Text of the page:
A lawsuit filed by the state of Arizona is turning ugly for Bank of America.
Back in December, Bank of America was sued by Arizona over mortgage modification programs intended to keep Countrywide borrowers out of foreclosure. Arizona accused the bank of pursuing foreclosures even while requests for modifications were pending.
Now a damning accusation by a U.S. Department of Housing and Urban Development’s inspector general has been filed as an exhibit in that lawsuit. The report says that Bank of America "significantly hindered" a federal review of its foreclosure practices.
“Our review was significantly hindered by Bank of America’s reluctance to allow us to interview employees or provide data and information in a timely manner,” said William Nixon, an assistant regional inspector general for HUD.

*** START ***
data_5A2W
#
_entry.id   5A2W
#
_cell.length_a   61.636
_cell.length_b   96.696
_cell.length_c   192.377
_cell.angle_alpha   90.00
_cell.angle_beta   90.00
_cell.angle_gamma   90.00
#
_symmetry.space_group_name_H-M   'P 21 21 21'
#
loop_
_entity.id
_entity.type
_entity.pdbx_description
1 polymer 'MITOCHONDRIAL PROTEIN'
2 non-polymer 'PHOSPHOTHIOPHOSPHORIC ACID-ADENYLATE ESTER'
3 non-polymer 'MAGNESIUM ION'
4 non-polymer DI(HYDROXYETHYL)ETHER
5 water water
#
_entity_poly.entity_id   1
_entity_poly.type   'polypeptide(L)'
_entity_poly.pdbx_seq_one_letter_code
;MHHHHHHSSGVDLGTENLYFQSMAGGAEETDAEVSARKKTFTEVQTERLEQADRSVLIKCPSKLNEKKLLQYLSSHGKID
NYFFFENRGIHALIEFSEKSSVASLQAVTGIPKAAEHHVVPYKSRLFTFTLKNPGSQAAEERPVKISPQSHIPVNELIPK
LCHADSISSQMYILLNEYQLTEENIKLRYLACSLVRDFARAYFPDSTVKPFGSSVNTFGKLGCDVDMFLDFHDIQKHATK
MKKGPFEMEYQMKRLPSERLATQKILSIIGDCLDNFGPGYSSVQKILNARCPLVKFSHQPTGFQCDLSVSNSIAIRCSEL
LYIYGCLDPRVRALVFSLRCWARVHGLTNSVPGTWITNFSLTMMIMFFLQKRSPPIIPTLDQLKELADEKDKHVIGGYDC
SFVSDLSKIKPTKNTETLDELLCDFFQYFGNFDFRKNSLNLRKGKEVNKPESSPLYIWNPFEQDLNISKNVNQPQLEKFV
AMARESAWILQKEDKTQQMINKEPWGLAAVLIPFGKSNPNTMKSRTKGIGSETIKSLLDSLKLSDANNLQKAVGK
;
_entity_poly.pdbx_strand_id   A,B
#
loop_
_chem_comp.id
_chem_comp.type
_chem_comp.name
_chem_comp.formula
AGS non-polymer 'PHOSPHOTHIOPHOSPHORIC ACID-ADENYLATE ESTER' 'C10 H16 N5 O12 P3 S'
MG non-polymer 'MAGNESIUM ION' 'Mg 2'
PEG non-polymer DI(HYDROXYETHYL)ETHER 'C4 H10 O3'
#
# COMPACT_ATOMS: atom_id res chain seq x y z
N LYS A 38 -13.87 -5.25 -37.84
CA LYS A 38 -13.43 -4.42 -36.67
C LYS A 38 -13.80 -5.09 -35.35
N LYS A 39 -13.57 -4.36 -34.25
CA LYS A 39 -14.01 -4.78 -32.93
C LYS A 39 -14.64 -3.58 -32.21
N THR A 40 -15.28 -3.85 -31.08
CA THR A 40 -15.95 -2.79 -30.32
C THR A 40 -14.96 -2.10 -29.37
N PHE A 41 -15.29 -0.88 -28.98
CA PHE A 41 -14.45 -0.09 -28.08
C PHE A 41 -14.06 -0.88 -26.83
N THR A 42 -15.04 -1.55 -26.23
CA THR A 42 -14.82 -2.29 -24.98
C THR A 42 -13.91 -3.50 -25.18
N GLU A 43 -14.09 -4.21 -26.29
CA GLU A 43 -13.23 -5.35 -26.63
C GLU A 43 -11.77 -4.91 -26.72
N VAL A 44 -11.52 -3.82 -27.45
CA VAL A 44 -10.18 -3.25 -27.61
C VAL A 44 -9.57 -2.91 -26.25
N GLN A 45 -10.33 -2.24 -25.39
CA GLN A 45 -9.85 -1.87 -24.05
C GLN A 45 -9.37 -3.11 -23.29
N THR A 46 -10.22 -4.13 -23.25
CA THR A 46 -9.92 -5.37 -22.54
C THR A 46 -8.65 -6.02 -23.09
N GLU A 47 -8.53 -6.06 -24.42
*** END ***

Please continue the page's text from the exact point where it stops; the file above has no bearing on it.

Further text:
The declaration was dated June 1 and reportedly filed on June 8. (Read the filings here.)
The inspector general for HUD has been investigating Bank of America’s foreclosure practices on what may be billions of dollars worth of taxpayer-backed loans. From October 2008 to September 2010, Bank of America submitted 40,219 claims on loans backed by Federal Housing Authority. The bank said it was owed $5.7 billion in taxpayer cash.
Nixon’s team was assigned to investigate the bank’s claims.
News of the confidential investigation into FHA claims was first broken by Shahein Nasiripour of the Huffington Post way back in May.
JPMorgan Chase , Wells Fargo , Citigroup and Ally Financial were also investigated, according to the Huffington Post.
It’s not clear why the results of these investigations remain confidential. If HUD’s inspectors are finding fraud on taxpayers by the banks, the public needs to know.
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